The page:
$$ f( \lambda ; \theta ) = ( 2 \pi ) ^ {-} 1 | P( i \lambda ) | ^ {-} 2 , $$

where

$$ P( z) = \theta _ {1} + \theta _ {2} z + \dots + \theta _ {n} z ^ {n-} 1 + z ^ {n} . $$

The likelihood function is

$$ \frac{dP _ \theta ^ {T} }{dP _ {\theta ^ {0} } ^ {T} } = \ \sqrt { \frac{K( \theta ) }{K( \theta ^ {0} ) } } \mathop{\rm exp} \left \{ \frac{( \theta _ {n} - \theta _ {n} ^ {0} ) }{T\right} {} - $$

$$ - \frac{1}{2} \sum _ { j= } 0 ^ { n- } 1 [ \lambda _ {j} ( \theta ) - \lambda _ {j} ( \theta ^ {0} )] \int\limits _ { 0 } ^ { T } [ x ^ {(} j) ( t)] ^ {2} dt - $$

$$ - \left . \frac{1}{2} ( \lambda ( \theta ) - \lambda ( \theta ^ {0} )) \right \} . $$

Here, $ \lambda _ {j} ( \theta ) $ and $ \lambda ( \theta ) $ are quadratic forms in $ \theta $, depending on the values $ x ^ {(} j) ( t) $, $ j = 1 \dots n- 1 $, at the points $ t = 0, T $, and $ K( \theta ) $ is the determinant of the correlation matrix of the vector $ ( x( 0) \dots x ^ {(} n- 1) ( 0)) $.

Maximum-likelihood estimators for the auto-regression parameter $ \theta $ are asymptotically normal and asymptotically efficient. These properties are shared by the solution $ \theta _ {T} ^ \star $ of the approximate likelihood equation

$$ \frac{1}{2T} \sum _ { j= } 0 ^ { n- } 1 \frac{d \lambda _ {j} ( \theta ) }{d \theta _ {i} } \int\limits _ { 0 } ^ { T } [ x ^ {(} j) ( t)] ^ {2} dt = \ \left \{ \begin{array}{ll} 0, & 1 \leq i \leq n, \\ \frac{1}{2} , & i= n. \\ \end{array} \right .$$

An important role in statistical studies on the spectrum of a stationary process is played by the periodogram $ I _ {T} ( \lambda ) $. This statistic is defined as

$$ I _ {T} ( \lambda ) = \ \frac{1}{2 \pi T } \left | \sum _ { t= } 0 ^ { T } e ^ {- it \lambda } x( t) \right | \ \textrm{ (discrete time) } , $$

$$ I _ {T} ( \lambda ) = \frac{1}{2 \pi T } \left | \int\limits _ { 0 } ^ { T } e ^ {- it \lambda } x( t) dt \right | ^ {2} \ \textrm{ (continuous time) } . $$

The periodogram is widely used in constructing different kinds of estimators for $ f( \lambda ) $, $ F( \lambda ) $ and criteria for testing hypotheses on these characteristics. Under broad assumptions, the statistics $ \int I _ {T} ( \lambda ) \phi ( \lambda ) d \lambda $ are consistent estimators for $ \int f( \lambda ) \phi ( \lambda ) d \lambda $. In particular, $ \int _ \alpha ^ \beta I _ {T} ( \lambda ) d \lambda $ may serve as an estimator for $ F( \beta ) - F( \alpha ) $. If the sequence $ \phi _ {T} ( \lambda ; \lambda _ {0} ) $ converges in an appropriate way to the $ \delta $- function $ \delta ( \lambda - \lambda _ {0} ) $, then the integrals $ \int \phi _ {T} ( \lambda ; \lambda _ {0} ) I _ {T} ( \lambda ) d \lambda $ will be consistent estimators for $ f( \lambda _ {0} ) $. Functions of the form $ a _ {T} \psi ( a _ {T} ( \lambda - \lambda _ {0} )) $, $ a _ {T} \rightarrow \infty $, are often used in the capacity of the functions $ \phi _ {T} ( \lambda ; \lambda _ {0} ) $. If $ x( t) $ is a process in discrete time, these estimators can be written in the form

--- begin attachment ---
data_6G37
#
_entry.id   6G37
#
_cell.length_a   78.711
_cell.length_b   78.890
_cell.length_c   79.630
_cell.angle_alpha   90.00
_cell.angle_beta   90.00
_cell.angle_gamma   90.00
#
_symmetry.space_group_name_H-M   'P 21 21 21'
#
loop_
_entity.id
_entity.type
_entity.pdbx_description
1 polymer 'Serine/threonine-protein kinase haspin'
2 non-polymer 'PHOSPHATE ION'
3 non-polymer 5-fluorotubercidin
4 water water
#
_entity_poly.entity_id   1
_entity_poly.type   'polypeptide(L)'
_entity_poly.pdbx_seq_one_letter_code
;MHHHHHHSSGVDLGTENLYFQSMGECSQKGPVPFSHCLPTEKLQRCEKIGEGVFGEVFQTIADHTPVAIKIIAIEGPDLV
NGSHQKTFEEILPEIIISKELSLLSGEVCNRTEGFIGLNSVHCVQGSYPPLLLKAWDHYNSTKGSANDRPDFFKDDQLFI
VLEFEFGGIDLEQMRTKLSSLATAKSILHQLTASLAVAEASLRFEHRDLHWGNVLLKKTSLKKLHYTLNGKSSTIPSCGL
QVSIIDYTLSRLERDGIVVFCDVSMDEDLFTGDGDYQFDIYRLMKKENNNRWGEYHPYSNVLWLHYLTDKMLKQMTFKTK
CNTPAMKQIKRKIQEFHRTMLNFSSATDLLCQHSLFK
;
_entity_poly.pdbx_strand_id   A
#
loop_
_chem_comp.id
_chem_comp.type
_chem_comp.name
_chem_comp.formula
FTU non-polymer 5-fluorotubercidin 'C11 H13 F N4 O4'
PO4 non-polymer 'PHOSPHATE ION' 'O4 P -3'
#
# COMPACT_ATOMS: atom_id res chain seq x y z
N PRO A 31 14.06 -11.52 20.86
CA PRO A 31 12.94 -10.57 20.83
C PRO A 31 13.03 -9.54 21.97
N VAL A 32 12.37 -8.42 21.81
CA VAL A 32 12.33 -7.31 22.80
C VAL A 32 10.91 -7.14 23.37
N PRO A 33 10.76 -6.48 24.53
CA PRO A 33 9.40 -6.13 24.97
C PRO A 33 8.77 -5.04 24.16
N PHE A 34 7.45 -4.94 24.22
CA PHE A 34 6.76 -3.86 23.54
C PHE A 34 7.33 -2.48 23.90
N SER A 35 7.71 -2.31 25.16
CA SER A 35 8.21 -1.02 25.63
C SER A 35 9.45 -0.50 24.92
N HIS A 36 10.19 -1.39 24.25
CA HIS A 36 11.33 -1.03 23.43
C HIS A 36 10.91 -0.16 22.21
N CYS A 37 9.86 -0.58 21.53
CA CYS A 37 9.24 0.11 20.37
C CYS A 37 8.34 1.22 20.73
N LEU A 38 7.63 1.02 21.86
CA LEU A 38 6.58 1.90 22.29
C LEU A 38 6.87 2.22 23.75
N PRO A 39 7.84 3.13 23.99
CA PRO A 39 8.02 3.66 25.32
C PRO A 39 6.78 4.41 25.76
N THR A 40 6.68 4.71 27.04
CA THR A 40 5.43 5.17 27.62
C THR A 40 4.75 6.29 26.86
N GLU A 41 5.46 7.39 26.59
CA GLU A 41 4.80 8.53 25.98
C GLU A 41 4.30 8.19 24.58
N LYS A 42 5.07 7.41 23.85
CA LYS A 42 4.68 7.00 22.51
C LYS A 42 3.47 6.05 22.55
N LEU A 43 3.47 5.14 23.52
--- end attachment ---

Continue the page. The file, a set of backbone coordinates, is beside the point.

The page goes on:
$$ \frac{1}{2 \pi } \sum _ { t=- } T+ 1 ^ { T- } 1 e ^ {- it \lambda } r ^ \star ( t) c _ {T} ( t), $$

where the empirical correlation function is

$$ r ^ \star ( t) = \frac{1}{T} \sum _ { u= } 0 ^ { T- } t x( u+ t) x( u), $$

while the non-random coefficients $ c _ {T} ( t) $ are defined by the choice of $ \psi $ and $ a _ {T} $. This choice, in turn, depends on a priori information on $ f( \lambda ) $. A similar representation also holds for processes in continuous time.

Problems in the statistical analysis of stationary processes sometimes also include problems of extrapolation, interpolation and filtration of stationary processes.

## Statistical problems of Markov processes.

Let the observations $ X _ {0} \dots X _ {T} $ belong to a homogeneous Markov chain. Under sufficiently broad assumptions the likelihood function is

$$ \frac{dP _ \theta ^ {T} }{d \mu ^ {T} } = \ p _ {0} ( X _ {0} ; \theta ) p( X _ {1} | X _ {0} ; \theta ) \dots p( X _ {T} | X _ {T-} 1 ; \theta ), $$

where $ p _ {0} $, $ p $ are the initial and transition densities of the distribution. This expression is similar to the likelihood function for a sequence of independent observations, and when the regularity conditions are observed (smoothness in $ \theta \in \Theta \subset \mathbf R ^ {k} $), a theory can be constructed for hypotheses testing and estimation which is analogous to the corresponding theory for independent observations.

A more complex situation arises if $ x( t) $ is a Markov process in continuous time. Let $ x( t) $ be a homogeneous Markov process with a finite number of states $ N $ and differentiable transition probabilities $ P _ {ij} ( t) $. The transition probability matrix is defined by the matrix $ Q = \| q _ {ij} \| $, $ q _ {ij} = P _ {ij} ^ { \prime } ( 0) $, $ q _ {i} = - q _ {ii} $. Let $ x( 0) = i _ {0} $ be independent of $ Q $ at the initial time. By choosing any matrix $ Q _ {0} = \| q _ {ij} ^ {0} \| $, one finds